[This post is shared on behalf of Jaclyn DeGasperin, who completed her UofT iSchool practicum at the Digital Scholarship Unit this winter term.]
I knew going into the Practicum course that it would be a challenge for me, I had never worked in a traditional library so this would be a lot of firsts for me (it's a good thing I decided to pick a project that would have me working in a non-traditional library, smart choice on my part) . But when on the list of projects was one called "Building and Assessing Digital Collections in Islandora: 15th century manuscripts" I figured I would give it a shot. With a name like that it was hard to say no; rare books? Yes, please. Digital Humanities? Exactly what I'm looking for. Islandora? I'm sure I can figure it out (this may have been a bad idea, overestimating my abilities to work with technology, but my overeager desire to challenge and prove myself as a competent librarian won out over my other sensibilities)
But here's the thing, I managed, and I can even say that I have the confidence to work with repositories; in a few short months I my knowledge digital repository software went from basically nothing to fairly developed (of course I still have room to grow, hopefully a job will come along that will allow me to meet this challenge, but that's for the future). You see, with supervisors like Lydia and Kim, who genuinely want you to succeed and understand and excel in the field that they themselves love, it's impossible to just coast by and not learn. The environment at the DSU is open and friendly, there was not a day that I came in and wasn't greeted with a smile by one of the wonderful women who worked in the office.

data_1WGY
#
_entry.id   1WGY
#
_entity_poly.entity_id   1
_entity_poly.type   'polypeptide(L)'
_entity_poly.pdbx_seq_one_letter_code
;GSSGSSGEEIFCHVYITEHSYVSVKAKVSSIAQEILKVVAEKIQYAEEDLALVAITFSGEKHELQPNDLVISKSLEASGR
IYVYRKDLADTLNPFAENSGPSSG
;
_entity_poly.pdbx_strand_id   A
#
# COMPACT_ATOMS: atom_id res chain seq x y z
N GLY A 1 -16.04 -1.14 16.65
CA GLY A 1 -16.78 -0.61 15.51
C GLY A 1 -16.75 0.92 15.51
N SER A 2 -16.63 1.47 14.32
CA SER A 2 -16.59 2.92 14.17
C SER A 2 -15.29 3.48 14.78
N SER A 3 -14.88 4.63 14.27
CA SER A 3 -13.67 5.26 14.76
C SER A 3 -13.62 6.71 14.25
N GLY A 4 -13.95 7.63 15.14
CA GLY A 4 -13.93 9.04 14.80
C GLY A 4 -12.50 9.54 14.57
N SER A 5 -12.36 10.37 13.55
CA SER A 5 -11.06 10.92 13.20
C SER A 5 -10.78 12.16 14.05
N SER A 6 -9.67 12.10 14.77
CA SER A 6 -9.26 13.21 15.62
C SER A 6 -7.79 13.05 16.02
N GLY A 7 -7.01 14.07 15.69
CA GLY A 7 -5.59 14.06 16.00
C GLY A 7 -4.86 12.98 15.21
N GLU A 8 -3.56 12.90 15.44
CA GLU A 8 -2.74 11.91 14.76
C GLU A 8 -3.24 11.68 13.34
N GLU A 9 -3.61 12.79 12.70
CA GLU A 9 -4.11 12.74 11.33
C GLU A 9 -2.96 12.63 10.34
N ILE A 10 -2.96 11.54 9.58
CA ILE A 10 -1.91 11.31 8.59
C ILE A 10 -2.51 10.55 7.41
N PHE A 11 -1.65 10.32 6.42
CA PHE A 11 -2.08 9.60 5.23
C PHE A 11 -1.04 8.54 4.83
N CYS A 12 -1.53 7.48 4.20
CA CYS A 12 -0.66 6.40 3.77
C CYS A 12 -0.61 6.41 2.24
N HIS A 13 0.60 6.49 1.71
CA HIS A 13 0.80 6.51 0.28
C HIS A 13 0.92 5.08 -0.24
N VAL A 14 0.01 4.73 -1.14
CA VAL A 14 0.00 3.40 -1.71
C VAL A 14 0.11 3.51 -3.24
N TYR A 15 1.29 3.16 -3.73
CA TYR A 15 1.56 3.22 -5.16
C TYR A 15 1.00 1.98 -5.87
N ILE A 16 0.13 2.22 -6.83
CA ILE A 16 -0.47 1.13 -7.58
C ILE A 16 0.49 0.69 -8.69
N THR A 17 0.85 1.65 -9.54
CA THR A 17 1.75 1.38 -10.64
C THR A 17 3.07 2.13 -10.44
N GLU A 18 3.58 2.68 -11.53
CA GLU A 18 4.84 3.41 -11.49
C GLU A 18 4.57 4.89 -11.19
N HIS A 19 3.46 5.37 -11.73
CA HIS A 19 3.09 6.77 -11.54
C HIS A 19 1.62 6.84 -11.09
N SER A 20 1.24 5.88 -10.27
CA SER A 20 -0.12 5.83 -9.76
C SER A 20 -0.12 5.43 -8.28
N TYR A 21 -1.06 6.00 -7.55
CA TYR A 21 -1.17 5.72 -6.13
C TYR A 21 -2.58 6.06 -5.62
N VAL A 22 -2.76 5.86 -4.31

It turns out I like digital librarianship. My work at the DSU started with the Scarborough Oral History Project -- Stories of UTSC:1964-2014, which we started working on in February. The goal of the project was to draw attention to the voices within the UTSC community that are often ignored or overlooked; this project tells the untold and unofficial stories of the University of Toronto Scarborough Campus. It's finished and lives in a tiny corner of UTSC.
As we moved into working with the Gunda Gunde manuscripts our focus shifted from working with the surface of a repository to digging into how a collection is put together, pulling at the guts of Islandora and seeing what makes it ticks (and how to talk to it nicely so it does what you want it to do). For this project we were provided with digital photographs of manuscripts from the Gunda Gunde monastery in Ethiopia; they already had an Islandora collection and had been turned into what can only be called a digital book. It was our job to check that the metadata attached to the images was accurate and that the pages followed in the proper order to match the original artifacts.
While this quality checking was monotonous it provided me with access to wonderfully rare books that I enjoyed flipping through. More importantly though it was a chance to see how a digital repository worked in so far as it is a preservation platform.
Overall my experience with the DSU was positive; it gave me the chance to do work that I would not have otherwise been able to do and experience personal and professional growth. Also, the DSU now has a collection of photogenic animals in its virtual box - you're welcome (I think?).